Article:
Gareth Evans analyses Bush address on Lateline, ABC TV
One individual, well-known to Australians, who has been following these events with intense interest is the former foreign minister Gareth Evans. He now heads the Brussels-based International Crisis Group. In a comment piece published a few days ago in the International Herald Tribune Mr Evans welcomed the move by President Bush to put his case before the UN. But he signalled given the severity of what was being contemplated it would not be enough for the President to simply re-state Saddam's sorry record.
Reporter: Maxine McKew
MAXINE McKEW: Gareth Evans, you said in this piece that the speech had to be compelling. Do you think it was?
GARETH EVANS, CEO INTERNATIONAL CRISIS GROUP: I'm afraid there wasn't very much in the speech that was either compelling or comforting. It was comforting to the extent that President Bush committed himself to fully exploring the UN Security Council route before resorting to military action.
But what was quite discomforting was the clarity with which he made it clear that the US would go down the route of unilateral military action if the Security Council didn't perform fully to US specifications. And what was also discomforting, I think, in that context, was the very long shopping list that was laid out in the speech, going well beyond the removal of chemical, biological and nuclear capability that Saddam had to live up to, in particular stopping illicit trade, stopping support of terrorism very broadly defined, stopping persecuting or violating the rights of his own citizens.
Now, I think the world is prepared to go with the US as far as a very robust ultimatum is concerned, backed by potential enforcement action, for the removal of chemical, biological and nuclear weapons of mass destruction. But I don't think there is the support there -- and the rationale was certainly not offered nor any other grounds for confidence if the US wants to go beyond that and actually pursue this basic goal of regime change, which seems to lie behind the rest of that long shopping list.
MAXINE McKEW: Yes, that's the problem, isn't it? The double agenda.
When we look at Europe, where you're sitting, we see the whole spectrum of opinion, from full support from Tony Blair to complete opposition by Gerhard Schroeder. Is any of this likely to change in the wake of what the President has said?
GARETH EVANS: No, I don't think so.
I think the support is there for going down the removal of weapons of mass destruction path. But it's not there for going beyond that, because the case hasn't been made for going beyond that in terms of pursuing other objectives like regime change or for indeed getting to the primary objective by unilateral military force.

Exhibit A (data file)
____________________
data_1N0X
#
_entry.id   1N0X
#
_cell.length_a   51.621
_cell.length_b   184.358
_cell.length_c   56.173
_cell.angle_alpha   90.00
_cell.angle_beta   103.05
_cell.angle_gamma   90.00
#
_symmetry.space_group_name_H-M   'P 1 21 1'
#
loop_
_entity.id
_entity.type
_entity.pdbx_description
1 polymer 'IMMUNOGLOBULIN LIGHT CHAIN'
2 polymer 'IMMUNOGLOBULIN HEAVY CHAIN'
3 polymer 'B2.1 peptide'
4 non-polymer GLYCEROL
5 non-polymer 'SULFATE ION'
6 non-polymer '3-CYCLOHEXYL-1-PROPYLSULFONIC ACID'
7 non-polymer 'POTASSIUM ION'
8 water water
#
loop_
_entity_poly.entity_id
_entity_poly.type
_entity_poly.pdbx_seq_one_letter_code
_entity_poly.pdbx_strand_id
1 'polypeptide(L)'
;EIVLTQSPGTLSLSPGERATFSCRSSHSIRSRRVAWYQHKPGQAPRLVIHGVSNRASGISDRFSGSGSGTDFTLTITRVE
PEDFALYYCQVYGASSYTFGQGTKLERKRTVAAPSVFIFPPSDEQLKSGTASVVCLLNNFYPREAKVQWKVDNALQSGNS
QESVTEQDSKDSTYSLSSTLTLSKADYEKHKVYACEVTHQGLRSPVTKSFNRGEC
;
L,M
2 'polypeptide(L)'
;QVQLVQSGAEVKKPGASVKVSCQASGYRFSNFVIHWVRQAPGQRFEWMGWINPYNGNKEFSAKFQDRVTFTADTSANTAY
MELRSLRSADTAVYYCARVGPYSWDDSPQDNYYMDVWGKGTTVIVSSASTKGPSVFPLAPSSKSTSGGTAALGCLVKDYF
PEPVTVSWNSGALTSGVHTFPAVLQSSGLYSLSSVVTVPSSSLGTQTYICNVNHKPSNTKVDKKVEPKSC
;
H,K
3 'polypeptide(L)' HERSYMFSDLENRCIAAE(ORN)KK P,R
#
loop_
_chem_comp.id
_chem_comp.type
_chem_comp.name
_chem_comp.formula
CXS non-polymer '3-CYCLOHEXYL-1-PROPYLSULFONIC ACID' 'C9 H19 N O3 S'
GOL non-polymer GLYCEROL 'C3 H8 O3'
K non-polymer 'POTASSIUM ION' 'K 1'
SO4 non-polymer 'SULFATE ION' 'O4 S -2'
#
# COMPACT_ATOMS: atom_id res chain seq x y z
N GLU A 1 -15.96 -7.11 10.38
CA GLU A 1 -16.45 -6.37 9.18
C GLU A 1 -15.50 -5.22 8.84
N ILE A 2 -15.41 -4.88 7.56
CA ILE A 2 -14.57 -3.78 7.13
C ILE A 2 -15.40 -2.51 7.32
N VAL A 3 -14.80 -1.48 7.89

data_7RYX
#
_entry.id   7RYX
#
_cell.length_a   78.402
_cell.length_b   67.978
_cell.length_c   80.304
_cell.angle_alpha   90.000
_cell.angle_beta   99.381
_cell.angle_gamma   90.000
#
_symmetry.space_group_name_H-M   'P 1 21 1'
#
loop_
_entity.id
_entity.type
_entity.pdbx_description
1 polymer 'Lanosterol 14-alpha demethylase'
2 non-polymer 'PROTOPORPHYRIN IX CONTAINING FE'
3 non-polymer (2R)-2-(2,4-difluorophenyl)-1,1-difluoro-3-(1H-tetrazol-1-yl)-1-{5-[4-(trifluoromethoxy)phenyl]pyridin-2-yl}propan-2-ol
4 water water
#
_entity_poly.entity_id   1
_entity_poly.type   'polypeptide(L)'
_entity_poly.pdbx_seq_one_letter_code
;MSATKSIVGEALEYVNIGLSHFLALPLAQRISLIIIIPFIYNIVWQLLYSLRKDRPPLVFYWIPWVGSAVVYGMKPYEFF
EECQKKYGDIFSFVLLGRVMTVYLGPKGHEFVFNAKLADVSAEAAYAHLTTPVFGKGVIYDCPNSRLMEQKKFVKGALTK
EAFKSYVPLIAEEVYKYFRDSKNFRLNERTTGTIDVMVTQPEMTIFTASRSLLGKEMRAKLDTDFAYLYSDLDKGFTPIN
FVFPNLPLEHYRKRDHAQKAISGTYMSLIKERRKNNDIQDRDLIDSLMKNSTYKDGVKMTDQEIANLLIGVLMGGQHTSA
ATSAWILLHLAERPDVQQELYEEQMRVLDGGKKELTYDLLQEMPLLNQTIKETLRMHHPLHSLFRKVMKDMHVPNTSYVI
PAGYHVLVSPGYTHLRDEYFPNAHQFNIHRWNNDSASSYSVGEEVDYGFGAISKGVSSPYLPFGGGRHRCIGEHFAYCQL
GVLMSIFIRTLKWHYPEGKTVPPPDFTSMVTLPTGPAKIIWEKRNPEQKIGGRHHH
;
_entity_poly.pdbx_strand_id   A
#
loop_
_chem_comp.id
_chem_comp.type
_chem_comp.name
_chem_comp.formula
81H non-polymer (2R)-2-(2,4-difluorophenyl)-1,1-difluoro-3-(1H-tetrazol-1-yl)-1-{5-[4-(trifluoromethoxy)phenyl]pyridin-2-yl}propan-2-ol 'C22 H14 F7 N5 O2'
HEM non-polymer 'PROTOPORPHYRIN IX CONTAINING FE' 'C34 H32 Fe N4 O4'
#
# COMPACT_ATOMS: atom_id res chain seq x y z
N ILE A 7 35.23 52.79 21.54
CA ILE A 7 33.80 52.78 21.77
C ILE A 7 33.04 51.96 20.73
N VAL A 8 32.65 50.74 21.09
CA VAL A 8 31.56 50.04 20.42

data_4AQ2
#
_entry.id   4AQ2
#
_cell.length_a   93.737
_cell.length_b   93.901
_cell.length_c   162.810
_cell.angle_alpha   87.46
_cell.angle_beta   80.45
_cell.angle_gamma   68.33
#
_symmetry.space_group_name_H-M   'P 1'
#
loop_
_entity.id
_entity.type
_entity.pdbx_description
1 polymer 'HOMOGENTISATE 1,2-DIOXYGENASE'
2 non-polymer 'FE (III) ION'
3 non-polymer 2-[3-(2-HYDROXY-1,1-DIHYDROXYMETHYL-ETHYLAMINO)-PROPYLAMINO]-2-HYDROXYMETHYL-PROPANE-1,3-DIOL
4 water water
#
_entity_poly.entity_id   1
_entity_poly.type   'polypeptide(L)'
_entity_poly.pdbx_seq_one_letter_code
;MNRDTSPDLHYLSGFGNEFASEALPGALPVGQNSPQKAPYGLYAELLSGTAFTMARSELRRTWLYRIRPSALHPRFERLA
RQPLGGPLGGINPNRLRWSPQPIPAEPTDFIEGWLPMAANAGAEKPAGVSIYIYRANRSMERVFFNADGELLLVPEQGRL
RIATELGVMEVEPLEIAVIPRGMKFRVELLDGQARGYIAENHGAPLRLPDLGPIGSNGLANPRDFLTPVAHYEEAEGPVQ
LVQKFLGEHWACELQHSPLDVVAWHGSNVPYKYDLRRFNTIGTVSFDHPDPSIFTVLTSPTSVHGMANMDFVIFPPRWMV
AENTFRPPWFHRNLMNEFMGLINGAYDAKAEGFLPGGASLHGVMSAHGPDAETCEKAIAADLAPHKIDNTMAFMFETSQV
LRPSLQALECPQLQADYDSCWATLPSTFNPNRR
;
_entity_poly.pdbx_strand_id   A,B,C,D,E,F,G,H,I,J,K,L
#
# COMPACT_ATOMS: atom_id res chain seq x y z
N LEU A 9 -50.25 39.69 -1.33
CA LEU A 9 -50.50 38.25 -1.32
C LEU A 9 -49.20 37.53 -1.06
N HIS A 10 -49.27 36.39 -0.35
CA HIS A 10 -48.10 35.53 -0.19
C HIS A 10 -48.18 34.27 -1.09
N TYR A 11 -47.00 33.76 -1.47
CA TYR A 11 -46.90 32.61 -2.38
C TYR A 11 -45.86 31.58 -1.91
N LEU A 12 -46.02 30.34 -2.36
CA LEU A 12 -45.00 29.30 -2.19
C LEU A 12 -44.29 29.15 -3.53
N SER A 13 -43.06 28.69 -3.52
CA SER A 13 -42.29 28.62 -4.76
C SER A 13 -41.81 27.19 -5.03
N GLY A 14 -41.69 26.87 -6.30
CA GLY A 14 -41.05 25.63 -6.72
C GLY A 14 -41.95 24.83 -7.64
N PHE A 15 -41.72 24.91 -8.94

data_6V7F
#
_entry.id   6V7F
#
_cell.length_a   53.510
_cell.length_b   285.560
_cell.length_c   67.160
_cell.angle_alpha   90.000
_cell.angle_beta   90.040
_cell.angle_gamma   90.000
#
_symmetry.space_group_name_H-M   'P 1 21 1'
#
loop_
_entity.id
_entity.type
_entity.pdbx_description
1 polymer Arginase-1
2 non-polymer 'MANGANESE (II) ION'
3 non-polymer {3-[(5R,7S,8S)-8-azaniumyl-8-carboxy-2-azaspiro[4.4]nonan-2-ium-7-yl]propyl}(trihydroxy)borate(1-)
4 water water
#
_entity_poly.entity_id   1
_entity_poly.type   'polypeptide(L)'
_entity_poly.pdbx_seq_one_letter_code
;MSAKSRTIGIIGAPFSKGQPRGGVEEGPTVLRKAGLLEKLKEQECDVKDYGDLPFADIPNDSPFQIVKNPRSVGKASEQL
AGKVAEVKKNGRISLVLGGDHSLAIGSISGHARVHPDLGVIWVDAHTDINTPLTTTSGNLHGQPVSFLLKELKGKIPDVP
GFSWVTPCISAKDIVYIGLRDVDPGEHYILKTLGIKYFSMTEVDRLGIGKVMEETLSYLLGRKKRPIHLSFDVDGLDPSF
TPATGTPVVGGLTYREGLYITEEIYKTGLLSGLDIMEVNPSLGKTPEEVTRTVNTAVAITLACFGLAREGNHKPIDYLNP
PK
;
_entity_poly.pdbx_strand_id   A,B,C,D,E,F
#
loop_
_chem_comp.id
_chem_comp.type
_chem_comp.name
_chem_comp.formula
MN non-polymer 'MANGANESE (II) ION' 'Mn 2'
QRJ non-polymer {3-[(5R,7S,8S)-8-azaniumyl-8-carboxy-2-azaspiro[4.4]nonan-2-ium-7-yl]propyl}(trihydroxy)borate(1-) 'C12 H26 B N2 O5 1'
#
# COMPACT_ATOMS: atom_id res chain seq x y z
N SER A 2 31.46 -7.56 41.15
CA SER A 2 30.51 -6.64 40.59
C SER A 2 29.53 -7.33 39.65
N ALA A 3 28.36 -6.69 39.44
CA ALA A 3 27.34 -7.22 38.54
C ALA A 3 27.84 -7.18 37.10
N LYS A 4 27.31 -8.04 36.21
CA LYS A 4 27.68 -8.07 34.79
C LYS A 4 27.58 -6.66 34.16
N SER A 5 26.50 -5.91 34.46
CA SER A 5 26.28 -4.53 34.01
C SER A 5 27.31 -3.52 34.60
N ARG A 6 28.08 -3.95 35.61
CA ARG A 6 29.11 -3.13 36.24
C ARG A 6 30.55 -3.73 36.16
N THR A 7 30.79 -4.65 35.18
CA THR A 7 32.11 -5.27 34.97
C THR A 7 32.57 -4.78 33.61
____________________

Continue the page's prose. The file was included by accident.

What we were looking for, I guess, was some kind of plausible rationale in terms of clear and present danger.
But if you're going to make the case that a country is a military threat to others, you have got to do more than just describe its capability, which President Bush did very well although not saying anything new.
You have got to demonstrate it has the intent to misbehave and here we heard nothing other than an extrapolation from past behaviour - no new evidence of current or future intentions.
And you've also got to have demonstrable proof that containment or deterrent policies won't hold the line.
And there's every reason, I think certainly in European thinking, to believe that Saddam Hussein can be kept in his box in the future, just as he's been in the past.
Perhaps not just with the existing armoury of responses: I think there is consensus that we have to go beyond that and do something very serious about his weapons of mass destruction capability.
But that again is very different from regime change as such -- and all the rest of the items on the US list.
MAXINE McKEW: Just in terms of what we're likely to see over the next couple of days Secretary of State Colin Powell is now set to begin talks with the four other permanent members on the specifics of a resolution.
How do you see the dynamics on the Security Council?
GARETH EVANS: Well I think provided that the US stops talking about regime change, you will get support, Powell will get support, for a very robust resolution, particularly one that's narrow in its focus and just concentrates on chemical, nuclear, biological weapons and getting the inspectors back in to prove that they've been destroyed.